dryriver writes: The BBC reports: 'It's more than 110 years since mankind first took to the air in a powered aircraft. During that time, certain designs have become lauded for their far-sighted strengths – the Supermarine Spitfire; Douglas DC-3 Dakota; or the Anglo-French Concorde supersonic airliner, to name a few. But then there are planes like the Christmas Bullet. Designed by Dr William Whitney Christmas, who was described by one aviation historian as the "greatest charlatan to ever see his name associated with an airplane", this ”revolutionary” prototype biplane fighter had no struts supporting the wings; instead, they were supposed to flap like a bird’s. Both prototypes were destroyed during their first flights – basically, because Christmas's "breakthrough" design was so incapable of flight that the wings would twist off the airframe at the first opportunity. Just as many of the world's most enduring designs share certain characteristics, the history of aviation is littered with disappointing designs. Failures like Christmas's uniquely unflyable aircraft often overlooked some fairly simple rules: The Douglas TBD Devastator was a death-trap; it could only release its torpedo flying in a straight line whilst dawdling at 115mph – making it easy to shoot down. The short-lived Brewster Buffalo was shot down in droves when it encountered Japanese fighters in the early years of World War II, proving too slow and cumbersome. The Fairey Albacore was intended to become the Royal Navy’s standard torpedo bomber; it ended up being edged out by the plane it was supposed to replace. A flaw in the design of the De Havilland Comet’s cabin windows led to several crashes which ended the plane’s promising airline career. The Douglas DC-10 suffered several early crashes due to the flawed design of its cargo doors, which caused them to open mid-flight.'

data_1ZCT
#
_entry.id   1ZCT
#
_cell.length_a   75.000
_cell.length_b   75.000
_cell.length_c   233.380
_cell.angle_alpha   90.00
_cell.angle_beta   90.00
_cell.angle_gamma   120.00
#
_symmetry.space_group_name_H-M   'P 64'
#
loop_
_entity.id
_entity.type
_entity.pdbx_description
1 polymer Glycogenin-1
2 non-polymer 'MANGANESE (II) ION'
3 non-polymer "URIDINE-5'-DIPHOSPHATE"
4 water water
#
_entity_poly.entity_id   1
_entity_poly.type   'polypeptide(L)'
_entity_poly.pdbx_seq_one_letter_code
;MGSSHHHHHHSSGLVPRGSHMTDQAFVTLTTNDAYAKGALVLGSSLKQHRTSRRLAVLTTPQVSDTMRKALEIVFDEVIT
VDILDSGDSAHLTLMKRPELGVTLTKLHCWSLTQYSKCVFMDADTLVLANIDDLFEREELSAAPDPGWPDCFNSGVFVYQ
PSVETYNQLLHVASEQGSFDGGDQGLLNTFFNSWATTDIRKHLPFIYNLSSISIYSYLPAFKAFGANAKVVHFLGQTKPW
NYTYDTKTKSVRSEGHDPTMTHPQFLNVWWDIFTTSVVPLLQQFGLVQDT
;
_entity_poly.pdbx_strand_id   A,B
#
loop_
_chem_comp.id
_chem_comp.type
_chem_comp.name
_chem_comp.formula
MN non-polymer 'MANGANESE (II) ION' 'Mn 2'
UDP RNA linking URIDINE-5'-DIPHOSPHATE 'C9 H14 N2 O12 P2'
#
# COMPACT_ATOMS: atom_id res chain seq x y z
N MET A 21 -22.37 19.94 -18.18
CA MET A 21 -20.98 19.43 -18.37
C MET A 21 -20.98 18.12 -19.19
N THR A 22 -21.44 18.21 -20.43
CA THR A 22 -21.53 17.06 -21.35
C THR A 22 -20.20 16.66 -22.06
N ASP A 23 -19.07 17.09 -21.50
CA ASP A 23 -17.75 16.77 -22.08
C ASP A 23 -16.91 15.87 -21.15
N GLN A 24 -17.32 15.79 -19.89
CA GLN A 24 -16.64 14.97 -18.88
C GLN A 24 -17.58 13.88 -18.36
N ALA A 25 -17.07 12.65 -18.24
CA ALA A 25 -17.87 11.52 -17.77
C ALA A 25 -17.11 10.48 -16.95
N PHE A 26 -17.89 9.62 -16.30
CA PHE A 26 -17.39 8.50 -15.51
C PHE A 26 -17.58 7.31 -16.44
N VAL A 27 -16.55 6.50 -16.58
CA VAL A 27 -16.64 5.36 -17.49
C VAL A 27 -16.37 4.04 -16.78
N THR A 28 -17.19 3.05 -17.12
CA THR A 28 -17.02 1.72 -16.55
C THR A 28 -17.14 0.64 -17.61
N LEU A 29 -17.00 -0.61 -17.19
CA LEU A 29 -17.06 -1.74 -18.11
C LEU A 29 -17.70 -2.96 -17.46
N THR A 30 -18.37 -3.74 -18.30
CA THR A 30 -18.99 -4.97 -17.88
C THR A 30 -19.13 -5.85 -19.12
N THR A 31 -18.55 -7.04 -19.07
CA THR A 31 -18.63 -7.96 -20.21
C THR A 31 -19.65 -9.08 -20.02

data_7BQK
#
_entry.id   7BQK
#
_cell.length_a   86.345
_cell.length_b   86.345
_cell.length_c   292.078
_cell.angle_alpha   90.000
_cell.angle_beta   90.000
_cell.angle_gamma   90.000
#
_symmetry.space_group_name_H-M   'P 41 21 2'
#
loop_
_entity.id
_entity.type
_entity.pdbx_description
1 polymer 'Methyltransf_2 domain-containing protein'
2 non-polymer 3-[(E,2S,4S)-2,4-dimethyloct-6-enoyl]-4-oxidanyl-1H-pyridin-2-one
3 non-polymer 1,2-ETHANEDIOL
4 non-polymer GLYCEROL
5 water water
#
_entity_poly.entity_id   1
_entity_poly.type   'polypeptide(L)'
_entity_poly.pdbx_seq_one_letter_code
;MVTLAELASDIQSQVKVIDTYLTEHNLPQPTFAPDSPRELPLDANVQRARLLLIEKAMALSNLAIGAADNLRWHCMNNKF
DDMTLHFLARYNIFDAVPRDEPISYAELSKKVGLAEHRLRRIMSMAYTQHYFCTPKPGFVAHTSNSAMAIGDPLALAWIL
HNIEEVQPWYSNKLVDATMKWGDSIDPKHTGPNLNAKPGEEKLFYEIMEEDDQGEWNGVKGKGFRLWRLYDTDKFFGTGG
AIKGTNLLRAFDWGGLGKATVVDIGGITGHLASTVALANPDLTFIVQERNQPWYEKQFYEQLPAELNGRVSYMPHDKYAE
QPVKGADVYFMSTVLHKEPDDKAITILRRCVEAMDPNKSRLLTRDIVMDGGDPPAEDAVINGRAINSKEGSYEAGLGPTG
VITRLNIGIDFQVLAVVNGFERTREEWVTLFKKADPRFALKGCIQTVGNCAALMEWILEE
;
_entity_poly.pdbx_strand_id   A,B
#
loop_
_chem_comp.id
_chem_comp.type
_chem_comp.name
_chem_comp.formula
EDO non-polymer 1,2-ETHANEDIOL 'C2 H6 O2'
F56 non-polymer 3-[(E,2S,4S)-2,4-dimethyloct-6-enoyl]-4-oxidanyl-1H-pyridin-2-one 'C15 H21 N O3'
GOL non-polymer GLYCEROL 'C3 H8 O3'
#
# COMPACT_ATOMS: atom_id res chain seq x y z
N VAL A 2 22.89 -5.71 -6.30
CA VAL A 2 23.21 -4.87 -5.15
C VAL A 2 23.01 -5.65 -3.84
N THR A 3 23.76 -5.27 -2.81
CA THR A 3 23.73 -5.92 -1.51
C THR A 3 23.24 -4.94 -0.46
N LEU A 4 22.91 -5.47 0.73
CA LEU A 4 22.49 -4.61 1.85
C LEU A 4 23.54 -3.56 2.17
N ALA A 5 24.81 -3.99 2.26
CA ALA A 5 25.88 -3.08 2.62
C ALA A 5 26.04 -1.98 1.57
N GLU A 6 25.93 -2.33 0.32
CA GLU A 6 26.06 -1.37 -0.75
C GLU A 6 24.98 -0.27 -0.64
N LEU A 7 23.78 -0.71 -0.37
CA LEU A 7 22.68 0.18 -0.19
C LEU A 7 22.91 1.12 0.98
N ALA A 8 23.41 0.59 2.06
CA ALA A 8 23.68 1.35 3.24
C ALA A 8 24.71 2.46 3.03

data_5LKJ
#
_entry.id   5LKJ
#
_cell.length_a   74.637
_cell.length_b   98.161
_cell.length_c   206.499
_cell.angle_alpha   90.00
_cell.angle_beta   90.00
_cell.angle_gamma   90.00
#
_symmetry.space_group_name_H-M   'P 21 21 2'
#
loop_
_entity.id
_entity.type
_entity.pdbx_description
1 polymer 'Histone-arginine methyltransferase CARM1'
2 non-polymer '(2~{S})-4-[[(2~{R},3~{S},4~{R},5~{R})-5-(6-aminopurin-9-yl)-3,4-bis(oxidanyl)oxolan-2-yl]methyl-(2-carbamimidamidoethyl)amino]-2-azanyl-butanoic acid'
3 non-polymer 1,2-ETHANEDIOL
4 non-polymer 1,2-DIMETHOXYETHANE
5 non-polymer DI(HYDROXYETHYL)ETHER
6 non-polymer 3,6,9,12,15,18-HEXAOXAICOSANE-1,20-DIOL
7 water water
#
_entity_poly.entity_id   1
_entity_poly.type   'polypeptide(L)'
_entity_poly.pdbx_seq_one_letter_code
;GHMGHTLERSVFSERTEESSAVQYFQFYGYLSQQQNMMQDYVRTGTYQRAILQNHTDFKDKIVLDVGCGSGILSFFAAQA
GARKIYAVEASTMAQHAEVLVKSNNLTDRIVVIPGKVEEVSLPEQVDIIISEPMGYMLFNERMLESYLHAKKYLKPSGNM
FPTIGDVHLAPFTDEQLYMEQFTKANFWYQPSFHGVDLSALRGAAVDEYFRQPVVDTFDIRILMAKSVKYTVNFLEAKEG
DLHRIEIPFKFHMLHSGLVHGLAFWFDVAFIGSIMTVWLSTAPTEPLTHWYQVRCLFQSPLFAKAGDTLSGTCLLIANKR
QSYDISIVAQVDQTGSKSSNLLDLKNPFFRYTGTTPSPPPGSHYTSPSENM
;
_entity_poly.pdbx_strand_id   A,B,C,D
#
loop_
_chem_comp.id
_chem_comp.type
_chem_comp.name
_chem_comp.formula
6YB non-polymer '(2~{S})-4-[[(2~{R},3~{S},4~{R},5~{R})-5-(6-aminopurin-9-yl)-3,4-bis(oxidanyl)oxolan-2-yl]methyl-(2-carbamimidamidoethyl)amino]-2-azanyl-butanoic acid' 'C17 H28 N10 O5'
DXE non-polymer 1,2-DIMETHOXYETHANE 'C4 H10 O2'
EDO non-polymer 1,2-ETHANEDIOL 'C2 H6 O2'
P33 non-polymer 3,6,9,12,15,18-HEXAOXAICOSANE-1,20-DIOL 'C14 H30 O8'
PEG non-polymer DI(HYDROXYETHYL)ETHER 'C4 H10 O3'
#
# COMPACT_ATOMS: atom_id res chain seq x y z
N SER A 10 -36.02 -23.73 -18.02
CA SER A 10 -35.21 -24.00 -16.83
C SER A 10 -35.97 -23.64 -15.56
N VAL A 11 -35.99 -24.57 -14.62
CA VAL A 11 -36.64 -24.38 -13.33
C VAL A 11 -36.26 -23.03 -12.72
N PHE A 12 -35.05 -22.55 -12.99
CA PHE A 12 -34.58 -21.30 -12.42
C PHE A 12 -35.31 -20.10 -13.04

Top Ten Things Overheard At The ANSI C Draft Committee Meetings:
(8) I'm on the committee and I *still* don't know what the hell
#pragma is for.